You’ve spent your whole life flitting from interest to interest, maybe pursuing a handful of projects at any one time. You’ve owned a catering business, worked at a medical clinic, trained dogs, taught yoga, played cello in a chamber group.
You know about the oddest of topics because you were once obsessed with each of them and now you have extensive knowledge of the physical properties of the planets or how to build a tiny house on wheels or the themes explored in coming-of-age films.
All of this jumping around has felt amazing. But if you stop to ponder your path for too long, it starts to worry you.
You wonder why you felt drawn to pick up those water colors when you never ended up doing much with your art. You wonder why your love for psychology, which you once thought your calling, dwindled and why you suddenly find yourself writing and self-publishing a novel when you went to school for architecture. Where is the rhyme and reason to all of this?
And then you discover that you are a multipotentialite.
Suddenly it all makes sense. You realize that you are not broken or non-committal or afraid of your own success. The reason you can’t find your One True Calling is because you don’t have a singular calling, you have many. The zigzagging, the sporadic obsessions, the weird interdisciplinary projects, they all now fit now. They make sense.
It’s a huge relief when you learn that there’s nothing wrong with you, and I’m lucky in that I get to hear these stories via my inbox all the time. But what’s next? What do you do once you learn that you are a multipotentialite? Do you just continue going about your life as always, with maybe a greater sense of ease and confidence? Perhaps. But more likely than not, you still have questions…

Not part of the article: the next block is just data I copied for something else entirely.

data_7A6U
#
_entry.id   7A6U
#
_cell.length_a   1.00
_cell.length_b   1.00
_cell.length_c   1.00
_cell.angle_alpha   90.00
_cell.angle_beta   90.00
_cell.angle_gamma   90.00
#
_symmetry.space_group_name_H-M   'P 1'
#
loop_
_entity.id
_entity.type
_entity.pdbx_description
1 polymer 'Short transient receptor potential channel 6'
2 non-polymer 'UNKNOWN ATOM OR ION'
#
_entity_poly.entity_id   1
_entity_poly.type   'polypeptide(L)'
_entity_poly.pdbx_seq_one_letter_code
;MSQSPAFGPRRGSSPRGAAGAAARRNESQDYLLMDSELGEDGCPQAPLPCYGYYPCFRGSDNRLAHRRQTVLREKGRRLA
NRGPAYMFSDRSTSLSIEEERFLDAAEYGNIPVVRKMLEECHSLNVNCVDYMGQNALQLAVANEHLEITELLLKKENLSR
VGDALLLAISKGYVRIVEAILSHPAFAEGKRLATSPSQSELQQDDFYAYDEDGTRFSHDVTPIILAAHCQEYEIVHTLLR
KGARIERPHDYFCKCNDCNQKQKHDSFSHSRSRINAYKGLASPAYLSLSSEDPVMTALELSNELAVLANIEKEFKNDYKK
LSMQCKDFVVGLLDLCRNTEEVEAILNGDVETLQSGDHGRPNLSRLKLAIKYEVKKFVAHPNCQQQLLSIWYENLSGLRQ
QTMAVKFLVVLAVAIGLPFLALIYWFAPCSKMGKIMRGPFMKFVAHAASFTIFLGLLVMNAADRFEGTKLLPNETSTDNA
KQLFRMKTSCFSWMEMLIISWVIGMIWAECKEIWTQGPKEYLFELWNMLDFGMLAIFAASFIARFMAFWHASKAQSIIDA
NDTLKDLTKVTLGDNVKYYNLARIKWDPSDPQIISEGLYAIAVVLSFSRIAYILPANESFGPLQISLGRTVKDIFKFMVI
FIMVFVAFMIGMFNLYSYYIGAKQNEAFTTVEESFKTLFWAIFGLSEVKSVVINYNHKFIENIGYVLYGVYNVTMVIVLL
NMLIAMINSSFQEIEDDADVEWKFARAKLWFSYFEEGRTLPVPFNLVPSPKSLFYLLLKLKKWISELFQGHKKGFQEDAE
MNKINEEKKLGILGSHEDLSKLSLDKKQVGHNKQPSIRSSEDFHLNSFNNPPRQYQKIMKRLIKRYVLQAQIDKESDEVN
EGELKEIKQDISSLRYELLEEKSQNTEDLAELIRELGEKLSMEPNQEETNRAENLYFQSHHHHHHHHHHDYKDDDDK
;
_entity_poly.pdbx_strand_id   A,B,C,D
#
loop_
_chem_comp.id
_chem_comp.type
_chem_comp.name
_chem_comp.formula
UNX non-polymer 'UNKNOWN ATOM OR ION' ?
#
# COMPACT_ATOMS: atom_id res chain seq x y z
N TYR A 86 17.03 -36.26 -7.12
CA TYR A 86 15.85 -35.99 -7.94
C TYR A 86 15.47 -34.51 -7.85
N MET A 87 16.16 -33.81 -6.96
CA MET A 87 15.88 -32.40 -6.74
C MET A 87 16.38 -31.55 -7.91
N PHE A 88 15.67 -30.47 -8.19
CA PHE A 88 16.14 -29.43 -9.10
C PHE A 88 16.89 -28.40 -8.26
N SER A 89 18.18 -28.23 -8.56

Being a multipotentialite is wonderful. But along with this gift, come some challenges.
The biggest challenges for multipods seem to fall into three categories:
1. Career – how will you use your drive to pursue many subjects to fuel your work and income?
2. Productivity – how will you split up your attention between many projects and still get things done?
3. Confidence – how do you feel about yourself, and how will you deal with those around you who don’t understand?
I view these three areas as the big ones that every multipotentialite needs to address. There is no one answer that suits us all. We each have different scanning styles, different ways of working, and different priorities. It will likely take a lot of time and experimentation before you come up with solutions that work for you.
Moreover, what works for you now may stop working in the future and then you will have to pivot and try something new. But the more you focus on these areas of challenge, the more you learn about yourself, and the easier it becomes to adapt.
So what happens when you learn that you are a multipotentialite? Well, now the work begins! Now you start testing out different career models, different productivity techniques, different strategies for overcoming fear. Now is when you can really get to know yourself.
What questions did you have after learning that you were a multipotentialite? How did you deal with them?